Новини освіти і науки:

Тлумачний словник

Englishmen and Americans (2141)

You can often hear of the Englishman's "reserve", how he likes to "keep himself to himself, and how on a long railway journey, with four Englishmen in the carriage, often there won't be a word spoken during the whole journey. That isn't the case in America. The Englishman thinks it is a bad manner to ask personal questions. The American doesn't feel that at all. During a short drive in New York the taxi driver will tell you all about himself, his wife and his family. He will inquire where you have come from, what your job is, how you like America and how long you are staying in New York.

The Englishman prizes privacy, the American prefers sociability. The Englishman's suburban house has its little garden with a hedge or a fence all round it to shut him off from his neighbours. The American houses have no hedges or fences separating them from the pavement or from each other. The American in his home doesn't object to being seen by everyone – he actually likes it. And in case someone asks him if he doesn't sometimes like privacy, the American will answer, that if he wants privacy, he goes to bed.

The well-mannered Englishman at table holds and keeps his knife in his right hand, his fork in his left, cuts his meat and presses his vegetables on to his fork. The well-mannered American first cuts up all his meat, then places his knife down on the right of his plate, takes his fork in his right hand and with his fork lifts the food to his mouth. He will have his coffee (generally with cream) half-way through his dinner before the pudding. The Englishman drinks his coffee (usually black) after the dinner. And, of course, Americans are coffee-drinkers rather than tea-drinkers.

In Europe there are people who have lived in the same house and have been in the same job for twenty, thirty, forty years and who would hate to pull up their roots and change to something new. That's not the American way of life. They love change; they call it "the spirit of adventure". They like to move away, to change homes and jobs. They throw away old things, having none of the Englishman's sentimental love for things because they are old.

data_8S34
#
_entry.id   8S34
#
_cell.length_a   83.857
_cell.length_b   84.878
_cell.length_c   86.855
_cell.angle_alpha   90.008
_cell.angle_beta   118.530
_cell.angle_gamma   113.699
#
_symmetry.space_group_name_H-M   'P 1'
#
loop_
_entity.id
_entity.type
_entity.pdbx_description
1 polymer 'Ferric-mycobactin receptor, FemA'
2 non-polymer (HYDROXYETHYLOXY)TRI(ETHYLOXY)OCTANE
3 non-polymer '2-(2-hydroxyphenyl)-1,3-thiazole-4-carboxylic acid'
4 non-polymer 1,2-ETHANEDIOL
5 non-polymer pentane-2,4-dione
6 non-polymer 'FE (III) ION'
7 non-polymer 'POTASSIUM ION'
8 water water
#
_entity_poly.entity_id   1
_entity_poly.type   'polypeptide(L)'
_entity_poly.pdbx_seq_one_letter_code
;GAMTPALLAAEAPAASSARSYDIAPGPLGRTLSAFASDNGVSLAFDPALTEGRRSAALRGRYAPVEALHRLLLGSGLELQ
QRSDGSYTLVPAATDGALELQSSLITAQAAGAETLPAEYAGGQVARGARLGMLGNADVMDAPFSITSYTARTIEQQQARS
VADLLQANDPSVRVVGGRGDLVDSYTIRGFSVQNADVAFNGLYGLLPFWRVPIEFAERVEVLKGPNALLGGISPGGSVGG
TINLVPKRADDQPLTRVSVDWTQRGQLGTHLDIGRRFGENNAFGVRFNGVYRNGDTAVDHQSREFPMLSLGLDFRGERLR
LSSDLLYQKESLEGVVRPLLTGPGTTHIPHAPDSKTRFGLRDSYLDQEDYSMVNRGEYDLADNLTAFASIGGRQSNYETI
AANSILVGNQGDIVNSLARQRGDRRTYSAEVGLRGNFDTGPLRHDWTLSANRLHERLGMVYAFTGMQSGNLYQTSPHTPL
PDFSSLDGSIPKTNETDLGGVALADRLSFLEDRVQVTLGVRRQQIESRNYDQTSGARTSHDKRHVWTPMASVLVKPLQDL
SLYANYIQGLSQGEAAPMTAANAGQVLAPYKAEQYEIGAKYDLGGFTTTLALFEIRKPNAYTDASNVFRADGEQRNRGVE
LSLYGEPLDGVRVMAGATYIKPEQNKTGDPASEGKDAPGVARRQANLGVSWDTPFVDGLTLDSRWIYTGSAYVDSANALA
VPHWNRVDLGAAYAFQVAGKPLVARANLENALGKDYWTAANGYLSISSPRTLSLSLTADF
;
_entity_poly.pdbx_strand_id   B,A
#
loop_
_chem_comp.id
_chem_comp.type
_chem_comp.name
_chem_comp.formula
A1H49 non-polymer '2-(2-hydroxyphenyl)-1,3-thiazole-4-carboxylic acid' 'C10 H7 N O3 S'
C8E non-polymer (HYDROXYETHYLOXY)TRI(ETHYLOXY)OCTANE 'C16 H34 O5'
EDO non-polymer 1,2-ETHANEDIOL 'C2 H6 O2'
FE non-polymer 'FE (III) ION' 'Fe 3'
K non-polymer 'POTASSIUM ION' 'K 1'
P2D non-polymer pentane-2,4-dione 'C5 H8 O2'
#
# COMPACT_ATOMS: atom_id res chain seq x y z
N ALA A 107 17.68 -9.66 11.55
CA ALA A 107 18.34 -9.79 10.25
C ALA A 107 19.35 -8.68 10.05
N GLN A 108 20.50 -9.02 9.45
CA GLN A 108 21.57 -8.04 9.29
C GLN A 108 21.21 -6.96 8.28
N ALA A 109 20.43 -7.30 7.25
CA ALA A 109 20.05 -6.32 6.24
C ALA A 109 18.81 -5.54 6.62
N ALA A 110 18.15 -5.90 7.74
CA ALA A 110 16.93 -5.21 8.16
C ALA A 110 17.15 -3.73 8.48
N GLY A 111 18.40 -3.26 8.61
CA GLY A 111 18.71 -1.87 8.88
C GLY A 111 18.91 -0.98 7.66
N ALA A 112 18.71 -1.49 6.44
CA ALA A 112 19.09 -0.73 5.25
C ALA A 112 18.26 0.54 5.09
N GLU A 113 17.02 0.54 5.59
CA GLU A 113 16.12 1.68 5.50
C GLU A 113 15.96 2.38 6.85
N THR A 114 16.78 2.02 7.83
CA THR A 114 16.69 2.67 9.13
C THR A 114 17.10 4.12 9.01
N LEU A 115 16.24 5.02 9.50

Many Americans are greatly impressed with mere size; to them "bigger" and "better" seem to mean the same thing. The Cathedral in New York is the largest Gothic Cathedral in the world; the finger of the Statue of Liberty in New York Harbour is eight feet long and forty people can stand inside its head; the Rockefeller Centre has hanging gardens which are four times the size of the famous hanging gardens of Babylon, one of the Seven Wonders of the ancient world.

Check your comprehension.

1. What is the Englishman's "reserve"? 2. What proof of this trait is given in the text? 3. How is the American's love to talkativeness described in the text? 4. What impresses you better: the Englishman's reserve or the American's talkativeness? 5. How can you prove that the Englishman prizes privacy and the American values sociability? 6. What does the American do if he wants privacy? 7. What is the difference in the table manners of the Englishman and the American? 8. When does each of them prefer to have coffee? 9. What does the American understand by the spirit of adventure? 10. What impresses the American most of all?


<== попередня сторінка | наступна сторінка ==>
The Main Values of the Americans (1919) | Chapter 8

Не знайшли потрібну інформацію? Скористайтесь пошуком google:


© studopedia.com.ua При використанні або копіюванні матеріалів пряме посилання на сайт обов'язкове.

Генерація сторінки за: 0.001 сек.